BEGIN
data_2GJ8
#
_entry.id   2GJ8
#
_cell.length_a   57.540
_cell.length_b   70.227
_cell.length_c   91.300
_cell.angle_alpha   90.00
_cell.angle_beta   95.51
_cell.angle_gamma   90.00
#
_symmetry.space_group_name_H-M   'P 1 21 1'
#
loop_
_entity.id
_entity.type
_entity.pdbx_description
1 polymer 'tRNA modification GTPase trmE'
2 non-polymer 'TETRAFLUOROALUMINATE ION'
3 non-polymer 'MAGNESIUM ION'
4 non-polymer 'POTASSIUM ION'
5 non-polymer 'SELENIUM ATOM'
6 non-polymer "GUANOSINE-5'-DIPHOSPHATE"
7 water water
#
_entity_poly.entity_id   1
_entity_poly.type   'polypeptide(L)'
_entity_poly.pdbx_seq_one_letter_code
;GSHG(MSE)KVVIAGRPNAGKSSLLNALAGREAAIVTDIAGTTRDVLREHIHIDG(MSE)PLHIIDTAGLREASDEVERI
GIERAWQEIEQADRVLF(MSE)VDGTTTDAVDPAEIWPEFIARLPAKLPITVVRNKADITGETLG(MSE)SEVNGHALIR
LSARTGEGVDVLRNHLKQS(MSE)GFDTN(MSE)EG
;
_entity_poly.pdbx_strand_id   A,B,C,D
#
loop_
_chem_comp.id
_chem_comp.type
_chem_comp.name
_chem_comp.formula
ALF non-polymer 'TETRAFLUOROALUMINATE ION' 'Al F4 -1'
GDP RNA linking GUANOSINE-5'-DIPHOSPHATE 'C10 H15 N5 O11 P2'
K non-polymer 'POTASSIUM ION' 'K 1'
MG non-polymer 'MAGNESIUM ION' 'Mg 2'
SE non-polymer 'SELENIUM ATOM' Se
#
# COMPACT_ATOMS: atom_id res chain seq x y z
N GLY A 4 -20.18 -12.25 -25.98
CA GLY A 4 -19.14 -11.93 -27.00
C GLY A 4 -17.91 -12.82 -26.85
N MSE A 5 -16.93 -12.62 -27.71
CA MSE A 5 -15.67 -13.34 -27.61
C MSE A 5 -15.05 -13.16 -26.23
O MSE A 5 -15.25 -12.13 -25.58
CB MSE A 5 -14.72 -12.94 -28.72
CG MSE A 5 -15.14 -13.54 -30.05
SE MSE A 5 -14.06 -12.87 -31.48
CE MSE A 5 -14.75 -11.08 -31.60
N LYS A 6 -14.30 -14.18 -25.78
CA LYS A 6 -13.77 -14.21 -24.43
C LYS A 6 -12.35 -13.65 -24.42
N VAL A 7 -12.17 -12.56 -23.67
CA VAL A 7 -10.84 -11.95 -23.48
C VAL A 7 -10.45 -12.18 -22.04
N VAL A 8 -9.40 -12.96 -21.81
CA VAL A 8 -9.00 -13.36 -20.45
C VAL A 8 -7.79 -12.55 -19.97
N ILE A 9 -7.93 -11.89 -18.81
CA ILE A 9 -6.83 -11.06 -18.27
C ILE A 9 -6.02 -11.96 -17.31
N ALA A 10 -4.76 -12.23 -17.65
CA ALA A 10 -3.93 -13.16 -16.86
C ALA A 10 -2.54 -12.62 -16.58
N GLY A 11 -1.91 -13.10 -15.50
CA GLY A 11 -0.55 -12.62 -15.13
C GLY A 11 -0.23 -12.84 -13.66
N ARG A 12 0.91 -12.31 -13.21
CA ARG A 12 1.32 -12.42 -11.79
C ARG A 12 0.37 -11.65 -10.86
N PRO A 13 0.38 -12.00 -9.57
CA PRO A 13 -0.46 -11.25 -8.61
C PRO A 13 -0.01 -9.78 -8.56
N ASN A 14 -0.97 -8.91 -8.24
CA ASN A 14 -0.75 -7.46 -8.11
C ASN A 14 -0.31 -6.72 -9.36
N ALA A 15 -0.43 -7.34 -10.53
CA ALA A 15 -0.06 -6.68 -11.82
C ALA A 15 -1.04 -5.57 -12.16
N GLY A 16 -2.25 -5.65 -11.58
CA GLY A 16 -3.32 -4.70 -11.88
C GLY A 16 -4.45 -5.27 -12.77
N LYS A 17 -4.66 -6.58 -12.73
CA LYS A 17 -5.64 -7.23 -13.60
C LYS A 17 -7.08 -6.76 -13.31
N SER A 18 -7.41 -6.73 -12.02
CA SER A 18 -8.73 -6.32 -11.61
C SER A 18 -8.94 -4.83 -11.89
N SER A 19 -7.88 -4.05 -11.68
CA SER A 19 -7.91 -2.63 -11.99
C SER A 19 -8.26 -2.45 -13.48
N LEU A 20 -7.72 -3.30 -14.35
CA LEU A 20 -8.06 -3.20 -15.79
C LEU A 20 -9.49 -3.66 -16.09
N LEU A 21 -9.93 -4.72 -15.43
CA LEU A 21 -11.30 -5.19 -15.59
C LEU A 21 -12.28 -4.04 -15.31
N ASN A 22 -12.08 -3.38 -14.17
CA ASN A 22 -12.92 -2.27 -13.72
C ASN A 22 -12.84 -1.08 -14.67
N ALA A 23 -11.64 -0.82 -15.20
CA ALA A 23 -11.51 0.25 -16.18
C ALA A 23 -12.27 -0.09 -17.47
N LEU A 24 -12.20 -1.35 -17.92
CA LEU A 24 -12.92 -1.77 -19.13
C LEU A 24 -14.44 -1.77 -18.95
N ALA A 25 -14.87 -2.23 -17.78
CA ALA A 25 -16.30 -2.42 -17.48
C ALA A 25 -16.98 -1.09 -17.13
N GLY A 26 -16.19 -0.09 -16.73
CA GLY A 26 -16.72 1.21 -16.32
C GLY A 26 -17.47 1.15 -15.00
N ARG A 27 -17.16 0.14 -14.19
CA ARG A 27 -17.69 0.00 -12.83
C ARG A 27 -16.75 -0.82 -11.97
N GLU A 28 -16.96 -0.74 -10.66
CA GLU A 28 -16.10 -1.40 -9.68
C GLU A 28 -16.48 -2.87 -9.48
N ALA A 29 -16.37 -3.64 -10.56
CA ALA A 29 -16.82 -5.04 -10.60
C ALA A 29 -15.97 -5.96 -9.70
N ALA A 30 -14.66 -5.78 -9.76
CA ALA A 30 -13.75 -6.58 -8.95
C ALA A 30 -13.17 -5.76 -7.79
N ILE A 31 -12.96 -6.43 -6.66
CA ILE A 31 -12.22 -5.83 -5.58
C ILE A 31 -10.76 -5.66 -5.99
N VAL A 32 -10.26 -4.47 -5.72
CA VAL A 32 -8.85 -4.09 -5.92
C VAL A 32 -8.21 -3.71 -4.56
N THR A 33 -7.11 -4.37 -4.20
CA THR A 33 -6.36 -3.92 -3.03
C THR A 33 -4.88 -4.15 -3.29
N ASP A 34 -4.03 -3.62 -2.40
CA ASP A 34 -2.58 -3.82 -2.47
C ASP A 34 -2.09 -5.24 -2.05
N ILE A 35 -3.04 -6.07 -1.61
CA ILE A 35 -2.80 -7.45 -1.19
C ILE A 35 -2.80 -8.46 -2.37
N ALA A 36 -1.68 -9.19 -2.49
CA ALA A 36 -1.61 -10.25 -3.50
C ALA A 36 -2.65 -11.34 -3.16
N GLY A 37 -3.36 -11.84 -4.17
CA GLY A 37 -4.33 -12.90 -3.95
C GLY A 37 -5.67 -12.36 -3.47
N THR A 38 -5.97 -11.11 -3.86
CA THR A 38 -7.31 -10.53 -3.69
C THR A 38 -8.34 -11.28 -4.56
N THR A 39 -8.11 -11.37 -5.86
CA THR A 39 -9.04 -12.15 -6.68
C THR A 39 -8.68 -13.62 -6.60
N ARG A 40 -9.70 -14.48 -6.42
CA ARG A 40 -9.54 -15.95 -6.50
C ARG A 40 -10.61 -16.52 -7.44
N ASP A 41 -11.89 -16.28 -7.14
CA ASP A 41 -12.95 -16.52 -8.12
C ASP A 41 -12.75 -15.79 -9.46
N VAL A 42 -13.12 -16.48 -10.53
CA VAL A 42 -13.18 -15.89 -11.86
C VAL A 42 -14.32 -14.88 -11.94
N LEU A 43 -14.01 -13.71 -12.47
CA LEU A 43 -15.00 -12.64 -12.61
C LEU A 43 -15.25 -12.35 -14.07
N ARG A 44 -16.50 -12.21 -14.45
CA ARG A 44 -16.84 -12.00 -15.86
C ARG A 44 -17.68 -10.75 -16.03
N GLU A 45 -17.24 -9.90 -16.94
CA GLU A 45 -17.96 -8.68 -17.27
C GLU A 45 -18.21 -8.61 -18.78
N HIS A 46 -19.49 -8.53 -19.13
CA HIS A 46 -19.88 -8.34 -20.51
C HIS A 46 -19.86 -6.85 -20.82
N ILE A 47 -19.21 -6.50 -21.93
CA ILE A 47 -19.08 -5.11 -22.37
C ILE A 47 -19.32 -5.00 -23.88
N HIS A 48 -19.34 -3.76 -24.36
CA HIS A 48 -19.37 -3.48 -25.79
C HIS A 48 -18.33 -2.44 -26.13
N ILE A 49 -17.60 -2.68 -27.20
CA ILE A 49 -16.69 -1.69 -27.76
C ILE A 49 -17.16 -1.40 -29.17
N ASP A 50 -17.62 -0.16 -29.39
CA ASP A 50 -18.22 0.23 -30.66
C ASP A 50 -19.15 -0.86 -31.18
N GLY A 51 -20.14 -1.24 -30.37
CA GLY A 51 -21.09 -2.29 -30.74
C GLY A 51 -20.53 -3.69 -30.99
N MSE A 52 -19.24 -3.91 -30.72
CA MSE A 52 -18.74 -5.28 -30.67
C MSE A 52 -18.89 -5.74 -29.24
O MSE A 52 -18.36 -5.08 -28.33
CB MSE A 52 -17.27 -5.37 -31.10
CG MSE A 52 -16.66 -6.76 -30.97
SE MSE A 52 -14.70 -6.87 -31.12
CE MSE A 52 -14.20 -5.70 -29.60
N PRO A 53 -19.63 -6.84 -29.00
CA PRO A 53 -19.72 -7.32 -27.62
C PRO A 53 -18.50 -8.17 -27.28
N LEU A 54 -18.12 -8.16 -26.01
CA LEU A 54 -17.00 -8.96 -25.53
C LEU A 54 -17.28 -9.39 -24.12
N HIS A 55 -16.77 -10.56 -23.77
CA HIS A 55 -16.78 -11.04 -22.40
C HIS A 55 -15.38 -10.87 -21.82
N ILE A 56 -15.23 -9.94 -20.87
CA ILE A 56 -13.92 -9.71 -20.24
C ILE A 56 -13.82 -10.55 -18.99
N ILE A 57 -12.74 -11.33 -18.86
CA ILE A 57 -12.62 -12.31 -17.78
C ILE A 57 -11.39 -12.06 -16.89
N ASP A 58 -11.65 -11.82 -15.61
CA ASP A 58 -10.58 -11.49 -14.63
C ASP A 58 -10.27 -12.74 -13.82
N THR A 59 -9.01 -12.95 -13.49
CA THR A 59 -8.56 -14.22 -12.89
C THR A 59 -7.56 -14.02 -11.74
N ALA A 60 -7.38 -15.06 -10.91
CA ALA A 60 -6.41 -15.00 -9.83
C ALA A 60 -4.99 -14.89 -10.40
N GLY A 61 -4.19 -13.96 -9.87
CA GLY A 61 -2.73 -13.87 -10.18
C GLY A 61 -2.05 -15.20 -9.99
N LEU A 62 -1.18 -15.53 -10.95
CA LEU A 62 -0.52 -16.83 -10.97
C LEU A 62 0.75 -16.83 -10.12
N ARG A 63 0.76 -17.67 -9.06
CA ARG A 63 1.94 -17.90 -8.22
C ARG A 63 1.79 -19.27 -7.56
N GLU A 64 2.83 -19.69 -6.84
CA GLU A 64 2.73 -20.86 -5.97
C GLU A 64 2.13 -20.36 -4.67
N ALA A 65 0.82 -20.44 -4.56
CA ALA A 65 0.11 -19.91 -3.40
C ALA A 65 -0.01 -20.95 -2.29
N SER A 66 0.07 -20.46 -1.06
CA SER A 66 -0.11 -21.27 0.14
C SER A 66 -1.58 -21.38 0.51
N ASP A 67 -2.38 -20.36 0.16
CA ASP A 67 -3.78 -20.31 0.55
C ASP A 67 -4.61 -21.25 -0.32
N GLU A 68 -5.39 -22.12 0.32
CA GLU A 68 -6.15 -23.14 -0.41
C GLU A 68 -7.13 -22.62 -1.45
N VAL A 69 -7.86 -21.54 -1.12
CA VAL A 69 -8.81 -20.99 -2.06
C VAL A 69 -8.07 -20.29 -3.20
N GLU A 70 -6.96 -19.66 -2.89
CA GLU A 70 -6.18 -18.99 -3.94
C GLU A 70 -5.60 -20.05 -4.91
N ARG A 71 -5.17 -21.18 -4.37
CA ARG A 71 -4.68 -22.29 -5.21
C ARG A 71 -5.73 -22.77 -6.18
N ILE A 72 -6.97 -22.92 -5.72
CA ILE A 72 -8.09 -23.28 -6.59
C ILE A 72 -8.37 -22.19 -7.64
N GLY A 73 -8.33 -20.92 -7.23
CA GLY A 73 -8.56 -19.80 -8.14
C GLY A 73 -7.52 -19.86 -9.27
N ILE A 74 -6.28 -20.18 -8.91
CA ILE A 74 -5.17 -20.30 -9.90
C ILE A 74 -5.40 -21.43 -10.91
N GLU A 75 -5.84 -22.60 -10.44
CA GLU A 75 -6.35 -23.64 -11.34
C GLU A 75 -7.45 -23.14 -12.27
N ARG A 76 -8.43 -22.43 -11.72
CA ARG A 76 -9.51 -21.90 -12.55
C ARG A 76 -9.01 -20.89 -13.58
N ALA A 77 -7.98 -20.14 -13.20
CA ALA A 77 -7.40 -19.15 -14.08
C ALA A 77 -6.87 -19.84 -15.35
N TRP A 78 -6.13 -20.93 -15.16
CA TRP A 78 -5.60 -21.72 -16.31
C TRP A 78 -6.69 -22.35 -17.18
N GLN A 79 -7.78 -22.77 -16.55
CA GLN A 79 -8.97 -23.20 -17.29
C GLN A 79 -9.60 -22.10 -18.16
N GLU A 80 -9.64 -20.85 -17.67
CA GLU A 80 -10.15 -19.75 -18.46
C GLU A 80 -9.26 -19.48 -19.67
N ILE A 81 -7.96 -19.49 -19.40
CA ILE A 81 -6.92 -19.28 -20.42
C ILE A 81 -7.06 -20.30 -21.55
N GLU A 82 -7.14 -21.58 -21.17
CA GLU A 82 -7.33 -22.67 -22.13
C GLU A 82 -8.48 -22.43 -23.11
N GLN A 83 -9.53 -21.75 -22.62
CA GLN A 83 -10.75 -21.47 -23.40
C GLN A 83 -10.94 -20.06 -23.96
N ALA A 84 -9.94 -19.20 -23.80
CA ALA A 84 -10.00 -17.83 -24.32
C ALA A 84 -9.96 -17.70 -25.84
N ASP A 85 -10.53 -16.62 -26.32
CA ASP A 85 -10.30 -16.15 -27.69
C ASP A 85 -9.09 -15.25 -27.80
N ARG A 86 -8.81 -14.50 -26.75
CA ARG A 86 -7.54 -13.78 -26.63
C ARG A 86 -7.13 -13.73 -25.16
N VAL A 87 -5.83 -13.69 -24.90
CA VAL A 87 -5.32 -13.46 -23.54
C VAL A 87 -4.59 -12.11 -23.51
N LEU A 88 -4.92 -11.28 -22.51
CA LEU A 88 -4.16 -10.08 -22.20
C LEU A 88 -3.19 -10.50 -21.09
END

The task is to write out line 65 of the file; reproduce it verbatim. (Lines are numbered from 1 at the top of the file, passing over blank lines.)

CA VAL A 8 -9.00 -13.36 -20.45